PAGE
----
Isn’t it time Labour stopped facing both ways on Islamist extremism?

by Rob Marchant

In the Labour party, we have, last week, been shocked at how one of our members of Parliament, Sadiq Khan, can receive death threats from freaks who believe they are licensed to make him vote against gay marriage by force including, apparently, murder. And Khan is apparently not the only one: Labour List reports that “Rushanara Ali, Shabana Mahmood, Anas Sarwar…are all believed to have been similarly targeted”. Bravely, none of them wavered in their commitment to their own values, of equality for all under the law.

Yet, at the same time, we have other MPs, who invite a preacher who laughs about taunting his Jewish high school teacher with a swastika, who thinks being gay is a “great crime” that signals “the start of the collapse of every society, and who is convicted of funding a terrorist organisation, to speak at the mother of all parliaments.

In the Labour party, we are shocked to read in the Observer at how supporters of extremist group Jamaat-e-Islami throw stones at a crowd of people in London’s East End, demonstrating against the theocracy which is killing their homeland, Bangladesh. They stone a crowd containing old people and children. Many of those demonstrating are Muslim women, who rightly reject this misogynistic cabal who would happily bring Sharia to the East End.

Yet, at the same time, we last year campaigned to re-elect a candidate who, as former Mayor, in 2004 welcomed to London a particularly vile preacher. A preacher who, apart from his views on rape and wife-beating, feels entirely comfortable with the abhorrent practice of female genital mutilation.

In the Labour party, we are shocked at a secretly-filmed video of a self-appointed “Sharia judge” telling young Muslims how they must hate Obama, Cameron and democracy; a man bent on filling young minds with hate. “You must hate in your heart”, says Anjem Choudary. A man, who, let us not forget, last year attempted to issue (and later retracted, after his conference was cancelled) a fatwa against a fourteen year-old girl, after she had been shot and almost killed by the Taliban in her native Pakistan, for the terrible crime of wanting to go to school.

Yet, at the same time, one of our own parliamentarians himself travels to Pakistan where he name-checks the leader of the Mumbai bombers to the home crowd. And it is no secret that our own Labour administration, in the closing years of the last decade, actually ended up funding extremist-linked groups with government money, funding which later had to be withdrawn.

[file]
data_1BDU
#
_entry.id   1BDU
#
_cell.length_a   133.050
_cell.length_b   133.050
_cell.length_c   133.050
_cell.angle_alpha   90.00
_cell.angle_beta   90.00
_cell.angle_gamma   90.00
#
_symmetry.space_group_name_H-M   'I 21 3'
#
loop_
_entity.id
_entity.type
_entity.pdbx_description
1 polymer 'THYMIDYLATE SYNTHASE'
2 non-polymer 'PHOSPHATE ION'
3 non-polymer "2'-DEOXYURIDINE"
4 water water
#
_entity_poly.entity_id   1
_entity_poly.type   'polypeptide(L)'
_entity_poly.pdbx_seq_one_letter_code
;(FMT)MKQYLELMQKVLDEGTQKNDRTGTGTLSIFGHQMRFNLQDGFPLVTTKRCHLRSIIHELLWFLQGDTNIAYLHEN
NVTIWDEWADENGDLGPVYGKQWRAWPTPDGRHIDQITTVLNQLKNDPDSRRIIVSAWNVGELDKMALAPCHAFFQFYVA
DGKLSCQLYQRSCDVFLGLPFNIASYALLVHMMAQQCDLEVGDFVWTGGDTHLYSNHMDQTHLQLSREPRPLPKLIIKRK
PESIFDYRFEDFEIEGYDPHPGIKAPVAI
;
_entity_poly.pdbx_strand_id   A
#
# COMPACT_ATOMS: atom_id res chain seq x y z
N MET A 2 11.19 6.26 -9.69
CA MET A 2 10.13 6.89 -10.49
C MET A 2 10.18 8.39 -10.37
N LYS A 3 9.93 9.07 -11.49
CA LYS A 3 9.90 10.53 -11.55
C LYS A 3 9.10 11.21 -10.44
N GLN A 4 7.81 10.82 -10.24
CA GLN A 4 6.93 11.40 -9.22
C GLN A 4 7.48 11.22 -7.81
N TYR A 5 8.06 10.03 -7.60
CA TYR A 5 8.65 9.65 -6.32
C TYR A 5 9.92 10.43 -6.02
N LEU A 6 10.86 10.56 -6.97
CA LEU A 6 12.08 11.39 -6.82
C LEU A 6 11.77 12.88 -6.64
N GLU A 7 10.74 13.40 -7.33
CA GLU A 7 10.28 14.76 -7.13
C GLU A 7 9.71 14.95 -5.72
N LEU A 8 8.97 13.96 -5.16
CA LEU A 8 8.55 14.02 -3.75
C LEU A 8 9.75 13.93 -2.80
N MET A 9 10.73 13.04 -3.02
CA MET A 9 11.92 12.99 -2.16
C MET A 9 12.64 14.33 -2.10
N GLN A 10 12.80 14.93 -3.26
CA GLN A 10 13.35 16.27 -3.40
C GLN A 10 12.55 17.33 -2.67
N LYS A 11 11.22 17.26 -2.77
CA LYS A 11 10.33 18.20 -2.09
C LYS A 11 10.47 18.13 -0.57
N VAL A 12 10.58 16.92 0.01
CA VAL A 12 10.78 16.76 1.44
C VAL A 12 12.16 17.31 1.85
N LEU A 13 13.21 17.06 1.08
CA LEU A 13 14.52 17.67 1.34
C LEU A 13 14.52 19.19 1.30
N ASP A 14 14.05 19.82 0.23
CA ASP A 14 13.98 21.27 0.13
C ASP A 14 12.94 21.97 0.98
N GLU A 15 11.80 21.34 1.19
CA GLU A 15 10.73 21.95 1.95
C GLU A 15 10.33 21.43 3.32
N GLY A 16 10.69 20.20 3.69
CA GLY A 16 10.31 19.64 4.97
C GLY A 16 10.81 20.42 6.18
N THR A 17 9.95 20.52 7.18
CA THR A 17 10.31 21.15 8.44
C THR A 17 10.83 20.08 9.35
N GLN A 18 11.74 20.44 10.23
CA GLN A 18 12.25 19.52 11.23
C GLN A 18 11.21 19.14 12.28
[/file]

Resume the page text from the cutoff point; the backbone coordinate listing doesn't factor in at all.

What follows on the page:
These three events which shocked us all happened, incidentally, within the last ten days. But, as you can see from their earlier echoes, it is not as though we can credibly say they are surprising any more.

Interestingly, most of these cases are not so much about conflict between radical Islam and non-Muslim society; that is, with other faiths, or with secularism. It is therefore self-evidently untenable, as many have tried, to argue that such things are some understandable reaction to Western intervention, or to British islamophobia. And that is because they are largely about turning Muslim against Muslim: distancing the extremists from the moderates.

It is high time we acknowledged that our strategy towards radical Islam needs a serious rethink. We are either going to be tolerant of extremism, with all that that entails, or we are going to set an example in fighting it. We cannot have it both ways.

Labour is falling behind other parties, historically weaker on human rights than us, but who take the issue more seriously. The irony is that we, the historical protectors of human rights, seem to protect the human rights of everyone, except moderate Muslims.

We are not in government, and therefore are not really in a position to put in place a wide-ranging policy solution to extremism; not yet, anyway.

But in opposition we can, at least, think about what we would do. And stop being part of the problem.

Rob Marchant is an activist and former Labour party manager who blogs at the Centre Left